We’ve seen some fantastic scaled-down weddings that simply couldn’t be stopped, but we have also been thinking about what the future may hold. Once the threat of the pandemic is over, will Jewish weddings be changed forever? Are virtual weddings going to become more acceptable, perhaps even normal?
Right now, things are very different from what we’re used to. From smaller weddings, to socially-distanced bar mitzvot, and even changes to shivas, many of our traditions are adapting to a new reality. So, what other changes may be in store for weddings?
The ceremony connects us with tradition, family, and religion. Changes here are not made lightly, but we may see some become normalized and widespread, like having smaller, mostly outdoor ceremonies with people spaced further apart.
Virtual ceremonies may be very popular until the pandemic is over. We have heard of in-person ceremonies still happening (with fewer guests), but a virtual ceremony is the only way to safely include friends and family. Streaming the ceremony will give everyone a chance to be connected, deliver speeches, even recite the Sheva Brachot.
Virtual signing of a real ketubah: if you send signatures in advance, we can do this for you, and we have done it very successfully in the past with replacement ketubahs. Orthodox rabbis will certainly not allow this, and you should check with your officiant to see if it’s OK, but it’s certainly a great option.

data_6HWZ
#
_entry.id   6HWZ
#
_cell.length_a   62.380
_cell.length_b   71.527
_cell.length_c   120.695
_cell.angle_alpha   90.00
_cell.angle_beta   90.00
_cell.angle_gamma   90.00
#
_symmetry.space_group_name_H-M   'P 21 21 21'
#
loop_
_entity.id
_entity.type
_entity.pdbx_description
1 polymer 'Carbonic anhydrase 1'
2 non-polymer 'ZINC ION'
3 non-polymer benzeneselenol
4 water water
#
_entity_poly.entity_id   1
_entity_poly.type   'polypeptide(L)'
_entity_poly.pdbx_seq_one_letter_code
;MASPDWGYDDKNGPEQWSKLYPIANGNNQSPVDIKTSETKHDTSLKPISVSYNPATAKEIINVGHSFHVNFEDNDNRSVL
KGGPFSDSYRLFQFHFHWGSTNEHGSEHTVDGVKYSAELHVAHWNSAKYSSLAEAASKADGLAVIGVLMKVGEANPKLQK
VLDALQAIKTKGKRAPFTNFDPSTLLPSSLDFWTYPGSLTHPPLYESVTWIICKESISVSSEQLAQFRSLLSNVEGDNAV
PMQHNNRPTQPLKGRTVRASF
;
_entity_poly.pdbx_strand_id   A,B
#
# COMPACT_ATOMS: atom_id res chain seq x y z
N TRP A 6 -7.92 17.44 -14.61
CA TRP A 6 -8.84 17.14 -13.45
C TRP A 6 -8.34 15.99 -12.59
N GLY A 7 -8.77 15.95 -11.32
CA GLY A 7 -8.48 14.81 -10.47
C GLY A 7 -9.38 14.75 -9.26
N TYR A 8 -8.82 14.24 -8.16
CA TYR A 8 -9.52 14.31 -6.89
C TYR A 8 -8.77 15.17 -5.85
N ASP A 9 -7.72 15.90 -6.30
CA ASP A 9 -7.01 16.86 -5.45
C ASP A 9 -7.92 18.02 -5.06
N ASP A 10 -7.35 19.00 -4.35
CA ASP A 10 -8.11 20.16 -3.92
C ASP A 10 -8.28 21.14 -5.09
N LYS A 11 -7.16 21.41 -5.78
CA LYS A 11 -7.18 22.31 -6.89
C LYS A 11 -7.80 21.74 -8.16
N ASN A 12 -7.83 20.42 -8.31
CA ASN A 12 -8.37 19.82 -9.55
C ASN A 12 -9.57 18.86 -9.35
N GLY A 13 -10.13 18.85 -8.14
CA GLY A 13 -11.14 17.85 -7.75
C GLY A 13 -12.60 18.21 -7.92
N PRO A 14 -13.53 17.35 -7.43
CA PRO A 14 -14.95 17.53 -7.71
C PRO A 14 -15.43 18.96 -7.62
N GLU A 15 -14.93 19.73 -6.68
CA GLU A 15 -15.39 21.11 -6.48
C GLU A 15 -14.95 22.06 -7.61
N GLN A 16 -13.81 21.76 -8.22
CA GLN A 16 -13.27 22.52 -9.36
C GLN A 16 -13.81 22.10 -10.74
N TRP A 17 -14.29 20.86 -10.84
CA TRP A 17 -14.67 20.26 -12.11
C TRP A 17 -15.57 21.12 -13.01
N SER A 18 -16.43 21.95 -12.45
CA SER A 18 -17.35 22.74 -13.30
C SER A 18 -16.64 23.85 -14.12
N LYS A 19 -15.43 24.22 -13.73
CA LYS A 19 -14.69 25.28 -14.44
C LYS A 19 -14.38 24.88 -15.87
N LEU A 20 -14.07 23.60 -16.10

The Physical Essentials
There are some physical elements of a wedding we can’t do without. For instance, you will still need a chuppah! You’ll also need a glass to break when the ceremony is completed—finding the right kind of glass could be tough but remember, lightbulbs are always a great alternative. Finally, a gorgeous ketubah will still be necessary—and of course, don’t forget the ring!
The reception is where we expect to see the most downsizing in the future. Gone are 300 guest minimums! Smaller numbers may become the norm for physical receptions. Gloves and masks, possibly with the names of the married couple and date of the wedding (created like kippah handouts in the wedding colors) could become the latest trend.
Zoom Party Planner: yes this sounds crazy, but it could be a new honorary role, or kibud, in contemporary weddings. After all, if you can’t have a wedding in person, it goes without saying that the reception will have to be teleconferenced as well—in which case having someone organize and moderate it will be a crucial and responsible role.
Tradition in Transition
Creative ways to fulfil tradition while being careful may well be a distinguishing feature of weddings in the coming year, and certainly until the pandemic has ended. We wonder about what sort of longer term changes we’ll see—will the ones we talked about stick or will they be forgotten down the road? This pandemic may launch some unexpected traditions that our descendants will be discussing in 500 years!